City Announces First Batch Of Speed Camera Locations
Drivers get ready to slow down.
The first 12 speed camera locations were announced late Friday by the City of Chicago.
Installation will begin as early as Monday, and this first batch of speed cameras should be operational by the end of August according to city spokespeople. Although speeding drivers will only be issued warnings for the first 30-days after the camera is turned on.
Mayor Rahm Emanuel and Transportation Commissioner Gabe Klein have worked for nearly two years in preparation to launch automated speed camera enforcement in Chicago. Both men believe the program will compel drivers to slow down, decrease crashes, diminish the severity of crashes when they occur and improve overall traffic safety. In other cities, speed cameras have reportedly reduced speeding by 90%.
“The Children’s Safety Zone Program protects children and other pedestrians by reminding motorists to slow down and obey speed laws – particularly in school and park zones,” said Klein. “With extensive signage on the street, a robust system to give drivers only warning tickets during the first 30-days systems are operating, in addition to one free warning the first time a motorist is eligible to receive an actual violation, we expect to reduce the amount of speeding substantially, even beyond what other cities that use automated enforcement have experienced.”
According to the city, camera locations are being chosen on “available” traffic, speeding and crash data. The sites are being spread out evenly around Chicago in six regions of the city.
The first 12 sites are within the mandated 1/8 of a mile from three schools and nine parks including:
- Garfield Park, 100 N. Central Park Ave.
- Gompers Park, 4222 W. Foster Ave.
- Washington Park, 5531 S. Dr. Martin Luther King Drive
- Marquette Park, 6743 S. Kedzie Ave.
- Humboldt Park, 1440 N. Humboldt Dr.
- Douglas Park, 1401 S. Sacramento
- Curie High School, 4959 S. Archer Ave.
- McKinley Park, 2210 W. Pershing Rd.
- Jones High School, 606 S. State St.
- Legion Park, 3100 W. Bryn Mawr Ave.
- Abbott Park, 49 E. 95th St. Chicago
- Chicago High School for Agricultural Sciences, 3857 W. 111th St.
The city also released some preliminary data from the speed camera pilot testing which was conducted at four locations this past December and January, pitting the two vendor finalists, Xerox/ACS and American Traffic Solutions. ATS was ultimately was awarded the contract a few weeks ago.
All four locations showed substantial speeding according to the data that was released.
The two sites operated by ATS showed just under 10% of the car passing through the monitored zones were speeding. The two Xerox locations showed eight to nine percent of cars were exceeding the speed limit.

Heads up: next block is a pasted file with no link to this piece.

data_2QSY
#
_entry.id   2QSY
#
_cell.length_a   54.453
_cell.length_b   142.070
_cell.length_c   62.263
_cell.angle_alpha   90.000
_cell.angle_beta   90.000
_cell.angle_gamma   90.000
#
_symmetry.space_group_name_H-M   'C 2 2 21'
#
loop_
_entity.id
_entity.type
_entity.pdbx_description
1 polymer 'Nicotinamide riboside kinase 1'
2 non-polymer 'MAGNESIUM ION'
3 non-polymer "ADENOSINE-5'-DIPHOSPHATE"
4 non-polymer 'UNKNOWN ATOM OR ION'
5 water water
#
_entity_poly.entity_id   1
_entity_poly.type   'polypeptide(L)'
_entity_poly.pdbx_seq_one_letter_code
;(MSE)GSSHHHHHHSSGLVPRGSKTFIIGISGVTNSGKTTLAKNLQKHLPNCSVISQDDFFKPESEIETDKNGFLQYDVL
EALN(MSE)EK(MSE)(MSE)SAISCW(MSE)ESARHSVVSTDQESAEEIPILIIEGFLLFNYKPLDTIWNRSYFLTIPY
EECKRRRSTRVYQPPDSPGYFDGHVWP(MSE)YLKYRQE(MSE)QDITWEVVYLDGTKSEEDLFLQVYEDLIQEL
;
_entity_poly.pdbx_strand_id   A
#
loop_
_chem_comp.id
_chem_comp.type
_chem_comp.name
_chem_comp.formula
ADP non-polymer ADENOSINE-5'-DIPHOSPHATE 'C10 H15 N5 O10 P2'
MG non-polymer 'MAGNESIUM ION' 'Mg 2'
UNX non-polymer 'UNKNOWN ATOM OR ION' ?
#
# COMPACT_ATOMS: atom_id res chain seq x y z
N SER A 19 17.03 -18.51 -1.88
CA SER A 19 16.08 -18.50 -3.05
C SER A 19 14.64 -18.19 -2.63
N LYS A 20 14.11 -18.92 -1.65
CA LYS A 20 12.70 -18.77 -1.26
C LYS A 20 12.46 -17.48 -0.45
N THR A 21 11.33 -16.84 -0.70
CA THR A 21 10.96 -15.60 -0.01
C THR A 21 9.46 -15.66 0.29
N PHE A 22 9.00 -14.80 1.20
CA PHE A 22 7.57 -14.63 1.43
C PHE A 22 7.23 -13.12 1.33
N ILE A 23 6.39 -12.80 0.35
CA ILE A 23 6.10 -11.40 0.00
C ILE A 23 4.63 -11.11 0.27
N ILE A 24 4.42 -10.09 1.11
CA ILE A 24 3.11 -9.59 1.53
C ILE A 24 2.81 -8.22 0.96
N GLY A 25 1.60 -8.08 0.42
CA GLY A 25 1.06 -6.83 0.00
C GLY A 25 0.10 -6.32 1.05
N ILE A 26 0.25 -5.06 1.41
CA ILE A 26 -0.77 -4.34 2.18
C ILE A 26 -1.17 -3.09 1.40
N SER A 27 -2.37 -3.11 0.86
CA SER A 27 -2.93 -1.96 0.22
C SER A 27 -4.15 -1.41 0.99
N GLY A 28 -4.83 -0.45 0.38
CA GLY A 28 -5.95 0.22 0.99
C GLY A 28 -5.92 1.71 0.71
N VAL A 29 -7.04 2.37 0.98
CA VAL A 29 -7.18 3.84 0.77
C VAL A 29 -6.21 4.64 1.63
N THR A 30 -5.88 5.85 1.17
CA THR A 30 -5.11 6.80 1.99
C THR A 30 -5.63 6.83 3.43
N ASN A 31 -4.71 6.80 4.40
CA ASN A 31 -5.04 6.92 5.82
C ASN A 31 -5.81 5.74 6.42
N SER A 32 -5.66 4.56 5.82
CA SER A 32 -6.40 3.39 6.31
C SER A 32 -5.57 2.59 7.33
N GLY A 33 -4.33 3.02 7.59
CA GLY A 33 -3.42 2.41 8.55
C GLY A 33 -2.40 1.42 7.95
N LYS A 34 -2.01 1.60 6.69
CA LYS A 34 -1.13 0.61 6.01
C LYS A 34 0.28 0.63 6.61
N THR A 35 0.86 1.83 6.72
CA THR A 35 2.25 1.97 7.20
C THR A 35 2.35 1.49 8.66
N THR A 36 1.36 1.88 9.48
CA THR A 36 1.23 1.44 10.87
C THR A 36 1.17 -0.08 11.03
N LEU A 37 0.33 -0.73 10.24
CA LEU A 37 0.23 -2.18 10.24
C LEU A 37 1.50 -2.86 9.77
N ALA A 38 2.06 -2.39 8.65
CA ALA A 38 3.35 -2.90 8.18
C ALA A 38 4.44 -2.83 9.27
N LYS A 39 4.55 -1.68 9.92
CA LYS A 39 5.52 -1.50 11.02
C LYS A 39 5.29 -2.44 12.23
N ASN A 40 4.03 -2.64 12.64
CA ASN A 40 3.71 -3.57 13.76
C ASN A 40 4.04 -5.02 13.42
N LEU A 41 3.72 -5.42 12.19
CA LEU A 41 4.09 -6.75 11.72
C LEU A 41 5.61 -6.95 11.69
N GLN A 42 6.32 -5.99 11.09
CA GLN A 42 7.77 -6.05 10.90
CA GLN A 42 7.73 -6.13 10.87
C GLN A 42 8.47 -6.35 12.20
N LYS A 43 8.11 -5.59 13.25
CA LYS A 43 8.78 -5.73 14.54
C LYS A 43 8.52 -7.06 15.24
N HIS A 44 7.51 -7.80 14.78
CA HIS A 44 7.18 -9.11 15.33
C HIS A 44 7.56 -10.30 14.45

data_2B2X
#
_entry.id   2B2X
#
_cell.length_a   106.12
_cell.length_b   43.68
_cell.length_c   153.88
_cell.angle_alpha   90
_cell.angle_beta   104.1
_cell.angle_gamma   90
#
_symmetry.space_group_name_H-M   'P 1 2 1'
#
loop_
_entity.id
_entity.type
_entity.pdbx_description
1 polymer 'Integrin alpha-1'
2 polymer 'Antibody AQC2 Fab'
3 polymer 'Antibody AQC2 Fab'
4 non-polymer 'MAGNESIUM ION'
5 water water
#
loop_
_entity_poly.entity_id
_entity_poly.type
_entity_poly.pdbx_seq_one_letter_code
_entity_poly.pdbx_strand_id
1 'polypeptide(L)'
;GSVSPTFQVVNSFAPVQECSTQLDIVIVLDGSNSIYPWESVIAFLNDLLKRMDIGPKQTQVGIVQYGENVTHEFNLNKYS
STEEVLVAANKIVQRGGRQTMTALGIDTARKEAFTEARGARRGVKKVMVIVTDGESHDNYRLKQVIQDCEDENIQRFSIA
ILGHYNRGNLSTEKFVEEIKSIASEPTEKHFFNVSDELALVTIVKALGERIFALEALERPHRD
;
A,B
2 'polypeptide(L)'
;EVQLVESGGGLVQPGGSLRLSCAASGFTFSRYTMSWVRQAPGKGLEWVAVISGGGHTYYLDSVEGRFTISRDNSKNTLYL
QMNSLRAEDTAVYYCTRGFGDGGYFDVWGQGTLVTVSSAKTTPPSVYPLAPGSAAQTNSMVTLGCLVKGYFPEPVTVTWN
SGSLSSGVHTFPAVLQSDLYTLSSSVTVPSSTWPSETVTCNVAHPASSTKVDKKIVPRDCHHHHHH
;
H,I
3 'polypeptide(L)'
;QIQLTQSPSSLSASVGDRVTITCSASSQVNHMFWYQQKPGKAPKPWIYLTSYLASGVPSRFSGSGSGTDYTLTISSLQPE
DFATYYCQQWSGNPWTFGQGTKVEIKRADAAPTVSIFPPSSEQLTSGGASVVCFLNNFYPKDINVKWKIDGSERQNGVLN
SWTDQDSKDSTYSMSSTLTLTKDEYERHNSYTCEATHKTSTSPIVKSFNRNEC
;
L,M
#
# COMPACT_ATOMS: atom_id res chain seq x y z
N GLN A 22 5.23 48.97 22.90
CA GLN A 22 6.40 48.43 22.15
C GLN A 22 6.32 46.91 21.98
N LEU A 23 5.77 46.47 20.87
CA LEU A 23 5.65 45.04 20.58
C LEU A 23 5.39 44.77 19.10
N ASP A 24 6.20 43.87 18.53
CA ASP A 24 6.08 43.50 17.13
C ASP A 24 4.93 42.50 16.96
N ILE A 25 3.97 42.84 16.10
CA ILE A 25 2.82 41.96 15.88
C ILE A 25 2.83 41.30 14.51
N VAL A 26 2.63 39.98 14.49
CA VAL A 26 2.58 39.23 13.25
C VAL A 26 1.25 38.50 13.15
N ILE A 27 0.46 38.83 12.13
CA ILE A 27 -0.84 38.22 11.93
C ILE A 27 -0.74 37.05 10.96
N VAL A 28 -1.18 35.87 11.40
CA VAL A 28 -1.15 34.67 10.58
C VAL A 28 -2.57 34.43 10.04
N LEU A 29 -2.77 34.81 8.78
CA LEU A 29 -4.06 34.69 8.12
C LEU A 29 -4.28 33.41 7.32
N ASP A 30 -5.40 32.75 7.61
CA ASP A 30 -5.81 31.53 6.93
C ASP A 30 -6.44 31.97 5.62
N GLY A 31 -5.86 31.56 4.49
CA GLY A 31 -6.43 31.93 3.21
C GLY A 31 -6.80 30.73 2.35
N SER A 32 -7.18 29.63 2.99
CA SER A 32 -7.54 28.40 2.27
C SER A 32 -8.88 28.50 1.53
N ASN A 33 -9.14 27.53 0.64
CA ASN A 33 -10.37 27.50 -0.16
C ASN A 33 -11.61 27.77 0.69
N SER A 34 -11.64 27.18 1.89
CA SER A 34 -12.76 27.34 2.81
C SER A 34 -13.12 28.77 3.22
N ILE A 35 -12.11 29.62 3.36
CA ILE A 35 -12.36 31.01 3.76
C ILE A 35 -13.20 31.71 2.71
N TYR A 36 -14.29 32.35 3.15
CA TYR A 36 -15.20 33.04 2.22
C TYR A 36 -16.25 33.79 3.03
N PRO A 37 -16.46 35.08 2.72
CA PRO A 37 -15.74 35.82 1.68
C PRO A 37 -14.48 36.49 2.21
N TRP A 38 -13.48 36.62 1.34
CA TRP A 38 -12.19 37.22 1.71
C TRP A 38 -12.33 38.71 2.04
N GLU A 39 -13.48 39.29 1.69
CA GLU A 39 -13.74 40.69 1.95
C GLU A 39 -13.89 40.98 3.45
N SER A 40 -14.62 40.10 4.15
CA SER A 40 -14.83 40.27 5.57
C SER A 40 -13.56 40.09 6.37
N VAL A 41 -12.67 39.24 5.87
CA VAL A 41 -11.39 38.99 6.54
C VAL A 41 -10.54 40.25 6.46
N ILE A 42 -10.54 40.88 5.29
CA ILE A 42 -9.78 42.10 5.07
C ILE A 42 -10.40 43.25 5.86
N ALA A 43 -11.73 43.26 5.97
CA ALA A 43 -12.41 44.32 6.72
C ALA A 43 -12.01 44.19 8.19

Outside Dulles Elementary School, located at 6300 S. Martin Luther King Blvd.,
18 percent of the vehicles passing through during enforcement hours were exceeding the 20 mph school zone speed limit.
ATS’ second test site near Warren Park in the 6500 N. Western Ave. saw just 7% of drivers exceeding the speed limit.
Xerox’ cameras caught an average of 974 speed violations a day near McKinley Park, 2223 W. Pershing. That’s 57 violations per hour. While their second location at 1446 W. Division, outside of the Near North Montessori School saw an average of 366 violations per day.
“These pilot tests confirm that speeding is problem and that it puts children in danger. Speed is also one of the biggest determinants in whether an accident results in a serious injury or fatality, and reducing speeds to the posted limits will reduce injuries and save lives,” said Klein. “The Children’s Safety Zone Program protects children and other pedestrians by reminding motorists to slow down and obey speed laws – especially in school and park zones.”
With fines of $35 for speeding 6-10 mph over the limit or $100 for exceeding the limit by 11 mph or more, based on this sample data the city could be generating lots of revenue. The city says it expects to bring in around $20 million in speed camera revenue by the end of 2013.
The city says it will use revenues from speed cameras for safety related initiatives including after school programs, crossing guards and police officers, and infrastructure improvements like painting crosswalk markings and erecting traffic signs.
Enforcement around schools will be limited from 7 AM to 7 PM Monday through Friday, while around parks enforcement will be seven days a week from 6 AM to 11 PM.
All drivers will be issued a warning for their first speed camera violation, but will be responsible for a fine after that.